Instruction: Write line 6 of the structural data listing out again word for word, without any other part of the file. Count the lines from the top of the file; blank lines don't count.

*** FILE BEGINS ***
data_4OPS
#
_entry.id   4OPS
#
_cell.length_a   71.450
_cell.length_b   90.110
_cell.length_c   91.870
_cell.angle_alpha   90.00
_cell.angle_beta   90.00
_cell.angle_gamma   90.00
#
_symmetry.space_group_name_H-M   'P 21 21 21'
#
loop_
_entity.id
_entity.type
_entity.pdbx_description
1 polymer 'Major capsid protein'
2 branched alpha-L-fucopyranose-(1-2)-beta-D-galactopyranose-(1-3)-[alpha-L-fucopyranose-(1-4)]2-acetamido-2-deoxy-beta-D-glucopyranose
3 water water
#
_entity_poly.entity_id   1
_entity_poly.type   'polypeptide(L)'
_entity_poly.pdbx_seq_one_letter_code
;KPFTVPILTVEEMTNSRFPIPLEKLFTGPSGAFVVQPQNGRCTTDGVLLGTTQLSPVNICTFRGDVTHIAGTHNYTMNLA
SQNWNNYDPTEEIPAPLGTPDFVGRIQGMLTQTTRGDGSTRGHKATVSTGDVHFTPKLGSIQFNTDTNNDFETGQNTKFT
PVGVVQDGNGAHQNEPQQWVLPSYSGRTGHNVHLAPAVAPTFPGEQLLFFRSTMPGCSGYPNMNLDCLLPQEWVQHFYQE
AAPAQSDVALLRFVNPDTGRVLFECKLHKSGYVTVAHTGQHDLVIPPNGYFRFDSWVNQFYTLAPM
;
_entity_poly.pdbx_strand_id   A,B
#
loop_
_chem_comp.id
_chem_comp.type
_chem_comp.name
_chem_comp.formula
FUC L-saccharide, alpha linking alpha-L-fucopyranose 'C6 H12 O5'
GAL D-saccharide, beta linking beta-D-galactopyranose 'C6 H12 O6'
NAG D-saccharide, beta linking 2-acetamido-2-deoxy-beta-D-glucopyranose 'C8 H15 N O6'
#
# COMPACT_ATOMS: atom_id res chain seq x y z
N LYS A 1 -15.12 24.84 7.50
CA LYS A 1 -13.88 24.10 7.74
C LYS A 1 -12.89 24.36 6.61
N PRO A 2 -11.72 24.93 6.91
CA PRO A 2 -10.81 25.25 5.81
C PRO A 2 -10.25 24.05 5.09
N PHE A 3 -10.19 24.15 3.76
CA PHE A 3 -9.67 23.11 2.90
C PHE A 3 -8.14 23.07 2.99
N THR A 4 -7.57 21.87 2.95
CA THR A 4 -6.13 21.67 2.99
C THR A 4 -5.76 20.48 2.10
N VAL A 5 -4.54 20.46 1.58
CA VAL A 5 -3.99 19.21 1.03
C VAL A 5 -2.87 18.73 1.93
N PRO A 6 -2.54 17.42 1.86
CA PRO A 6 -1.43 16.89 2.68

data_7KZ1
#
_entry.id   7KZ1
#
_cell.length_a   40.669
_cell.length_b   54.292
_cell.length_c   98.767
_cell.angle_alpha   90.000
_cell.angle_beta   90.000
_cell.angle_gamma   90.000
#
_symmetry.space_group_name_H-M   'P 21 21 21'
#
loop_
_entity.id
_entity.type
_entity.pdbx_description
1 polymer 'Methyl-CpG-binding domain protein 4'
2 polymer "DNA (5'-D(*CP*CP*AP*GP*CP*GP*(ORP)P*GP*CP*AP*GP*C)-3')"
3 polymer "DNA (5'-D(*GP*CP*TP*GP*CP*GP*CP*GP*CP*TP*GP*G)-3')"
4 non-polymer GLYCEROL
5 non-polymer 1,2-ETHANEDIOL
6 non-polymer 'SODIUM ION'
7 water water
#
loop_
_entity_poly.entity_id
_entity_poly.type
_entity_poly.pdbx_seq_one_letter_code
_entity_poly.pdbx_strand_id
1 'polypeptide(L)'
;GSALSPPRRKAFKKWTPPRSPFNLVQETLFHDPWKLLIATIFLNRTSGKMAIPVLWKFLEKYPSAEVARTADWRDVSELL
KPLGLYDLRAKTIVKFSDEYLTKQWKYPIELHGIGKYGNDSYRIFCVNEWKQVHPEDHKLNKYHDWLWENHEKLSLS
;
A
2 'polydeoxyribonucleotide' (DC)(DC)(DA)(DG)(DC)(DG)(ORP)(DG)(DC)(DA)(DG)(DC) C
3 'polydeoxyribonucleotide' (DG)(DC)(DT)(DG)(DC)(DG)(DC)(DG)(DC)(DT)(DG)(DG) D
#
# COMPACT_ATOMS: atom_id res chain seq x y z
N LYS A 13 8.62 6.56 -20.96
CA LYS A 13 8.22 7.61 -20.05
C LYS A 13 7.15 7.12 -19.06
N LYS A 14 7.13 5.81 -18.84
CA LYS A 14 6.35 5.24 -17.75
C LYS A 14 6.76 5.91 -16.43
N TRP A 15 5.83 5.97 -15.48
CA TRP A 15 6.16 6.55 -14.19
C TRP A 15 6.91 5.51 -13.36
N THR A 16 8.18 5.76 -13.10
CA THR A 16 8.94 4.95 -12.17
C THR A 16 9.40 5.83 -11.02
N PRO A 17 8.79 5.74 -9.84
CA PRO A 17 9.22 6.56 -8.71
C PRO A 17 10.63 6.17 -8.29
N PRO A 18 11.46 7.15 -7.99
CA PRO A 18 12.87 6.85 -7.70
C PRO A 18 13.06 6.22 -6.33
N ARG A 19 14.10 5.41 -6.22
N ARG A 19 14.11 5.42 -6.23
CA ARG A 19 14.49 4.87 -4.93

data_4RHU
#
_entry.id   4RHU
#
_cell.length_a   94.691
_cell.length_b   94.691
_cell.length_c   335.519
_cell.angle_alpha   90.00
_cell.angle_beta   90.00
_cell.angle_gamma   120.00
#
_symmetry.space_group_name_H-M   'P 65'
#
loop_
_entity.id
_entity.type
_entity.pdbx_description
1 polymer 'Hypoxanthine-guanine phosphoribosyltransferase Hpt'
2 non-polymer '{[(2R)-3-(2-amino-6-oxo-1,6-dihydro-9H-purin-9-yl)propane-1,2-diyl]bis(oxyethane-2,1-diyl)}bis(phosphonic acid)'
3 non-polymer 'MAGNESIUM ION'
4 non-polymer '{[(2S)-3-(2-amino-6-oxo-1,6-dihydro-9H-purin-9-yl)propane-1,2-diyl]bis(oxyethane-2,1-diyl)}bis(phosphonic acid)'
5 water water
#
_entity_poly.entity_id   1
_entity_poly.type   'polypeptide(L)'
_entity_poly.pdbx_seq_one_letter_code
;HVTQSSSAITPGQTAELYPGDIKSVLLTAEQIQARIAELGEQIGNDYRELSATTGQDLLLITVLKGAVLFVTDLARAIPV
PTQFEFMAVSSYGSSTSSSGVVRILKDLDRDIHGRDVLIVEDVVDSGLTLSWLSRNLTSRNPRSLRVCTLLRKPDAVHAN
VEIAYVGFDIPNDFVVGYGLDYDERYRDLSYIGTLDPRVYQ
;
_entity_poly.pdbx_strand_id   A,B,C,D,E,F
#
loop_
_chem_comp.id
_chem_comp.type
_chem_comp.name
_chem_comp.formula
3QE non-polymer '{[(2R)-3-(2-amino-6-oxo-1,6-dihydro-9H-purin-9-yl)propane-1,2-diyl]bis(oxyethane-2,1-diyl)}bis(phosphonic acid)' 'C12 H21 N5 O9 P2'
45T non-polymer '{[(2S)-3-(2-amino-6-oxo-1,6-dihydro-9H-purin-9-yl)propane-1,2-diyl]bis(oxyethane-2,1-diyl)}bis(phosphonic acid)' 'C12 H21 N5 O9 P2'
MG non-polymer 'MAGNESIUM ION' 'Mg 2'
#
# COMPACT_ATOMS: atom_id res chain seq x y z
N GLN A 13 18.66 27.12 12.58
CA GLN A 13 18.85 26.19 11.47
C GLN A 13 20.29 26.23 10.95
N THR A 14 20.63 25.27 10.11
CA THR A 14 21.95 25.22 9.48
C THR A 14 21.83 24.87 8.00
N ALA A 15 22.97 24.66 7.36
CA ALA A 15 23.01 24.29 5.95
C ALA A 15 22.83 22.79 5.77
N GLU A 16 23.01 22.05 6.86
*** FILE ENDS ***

_cell.length_b   90.110